Even the most successful U.S. product can find it tough to compete against local productions, though. “One of the challenges we have generally, is competing with local primetime shows,” Macallister says. ” ‘Desperate Housewives’ and ‘Lost’ are winning their timeslots in a number of markets across Asia Pacific, but week in, week out, it’s normally the local shows in the top 50.”

As a result, a growing number of studios are licensing local versions of Western formats in the region. BVITV-AP, for example, is working on local versions of “Extreme Makeover” and “The Amazing Race” with India’s Sony Entertainment Television (SET) and Sony’s panregional channel AXN, respectively.

Sony is itself working with Indonesia’s Indosair on a local version of its U.S. sitcom “The Nanny,” which will launch in the early summer, while its joint venture with China Film Group, Huaso, has just finished producing its first MOWs and is now moving into original TV series.

“We’re the only studio with a license to produce and distribute content in China,” Pollack notes.

Sony’s Chinese programming also will sell well elsewhere in the region, and as well as producing local versions of U.S. series, both studios are acquiring shows from local producers, with a particular focus on South Korea.

“Korea’s an interesting export market for us,” Macallister says. “Korean content is very hot in other Asian markets, and this ties into our localization strategy.”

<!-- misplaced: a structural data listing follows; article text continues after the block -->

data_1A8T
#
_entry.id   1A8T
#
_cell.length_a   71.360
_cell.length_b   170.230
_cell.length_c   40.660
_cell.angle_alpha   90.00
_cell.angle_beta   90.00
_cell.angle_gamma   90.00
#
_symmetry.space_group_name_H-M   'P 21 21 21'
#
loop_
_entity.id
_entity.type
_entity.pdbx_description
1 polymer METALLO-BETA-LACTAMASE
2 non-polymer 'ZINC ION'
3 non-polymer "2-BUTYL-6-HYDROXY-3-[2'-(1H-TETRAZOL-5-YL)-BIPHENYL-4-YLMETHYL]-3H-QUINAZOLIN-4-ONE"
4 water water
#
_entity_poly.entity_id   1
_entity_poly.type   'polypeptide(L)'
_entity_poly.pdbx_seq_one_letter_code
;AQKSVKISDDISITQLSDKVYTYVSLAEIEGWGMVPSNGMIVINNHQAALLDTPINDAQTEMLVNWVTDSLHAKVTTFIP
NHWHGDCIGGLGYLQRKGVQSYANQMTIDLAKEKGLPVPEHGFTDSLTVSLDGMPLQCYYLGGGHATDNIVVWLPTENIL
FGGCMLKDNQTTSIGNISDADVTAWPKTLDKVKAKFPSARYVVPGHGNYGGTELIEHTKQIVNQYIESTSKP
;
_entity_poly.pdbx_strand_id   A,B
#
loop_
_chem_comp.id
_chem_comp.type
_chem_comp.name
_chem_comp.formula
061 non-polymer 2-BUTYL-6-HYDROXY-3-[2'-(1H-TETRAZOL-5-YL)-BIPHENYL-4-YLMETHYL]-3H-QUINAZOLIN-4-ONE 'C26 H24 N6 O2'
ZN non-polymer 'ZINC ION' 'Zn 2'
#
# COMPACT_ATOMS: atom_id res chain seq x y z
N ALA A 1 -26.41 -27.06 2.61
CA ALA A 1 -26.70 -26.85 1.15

Last year BVITV-AP struck a deal with Korean Orion Cinema Network, to acquire the Asian distribution rights to its five-part murder mystery “Coma,” while SPTI inked a distribution agreement with Korean producer and distributor CJ Entertainment for the Asian rights to two Korean movies, “The Greatest Expectations” and “How to Keep My Love.”

At the same time, the country also is a major buyer of Western programming, thanks to a strong free-to-air and pay TV market.

“It’s a market that requires a lot of time and energy to be invested in it, and that’s what we’ve done over the years,” says the BBC’s van Zwanenberg. “There are more channels, they have developed more new-media outlets than anywhere else, (and) broadband penetration is very high, although broadband penetration really results in more local content.”

As well as output deal with fellow public broadcaster KBS, the Beeb sells to the other main outlets and its two channels, BBC World and BBC Prime, are carried on satellite platform Skylife. Traditionally its factual and children’s programming has done well in the country, but more recently KBS enjoyed strong ratings for sci-fi drama “Doctor Who.”

Perhaps the most exciting development in South Korea, though, is the growth of new technology. “Koreans are early adopters of technology, and Sony wants to be there to offer our product through our partners in whatever format or medium they find to watch it on,” notes Pollack. “It’s a laboratory for technology like DMB.”

In particular, the country has been a pioneer of DMB (Digital Mobile Broadcasting), and both Sony and BVITV-AP have licensed content to wireless operators. The latter deal saw SK Telekom-owned TU Media Corp. acquire more than 250 hours of programming, including “Desperate Housewives,” which has been streamed to more than 200,000 mobile phone subscribers since last year.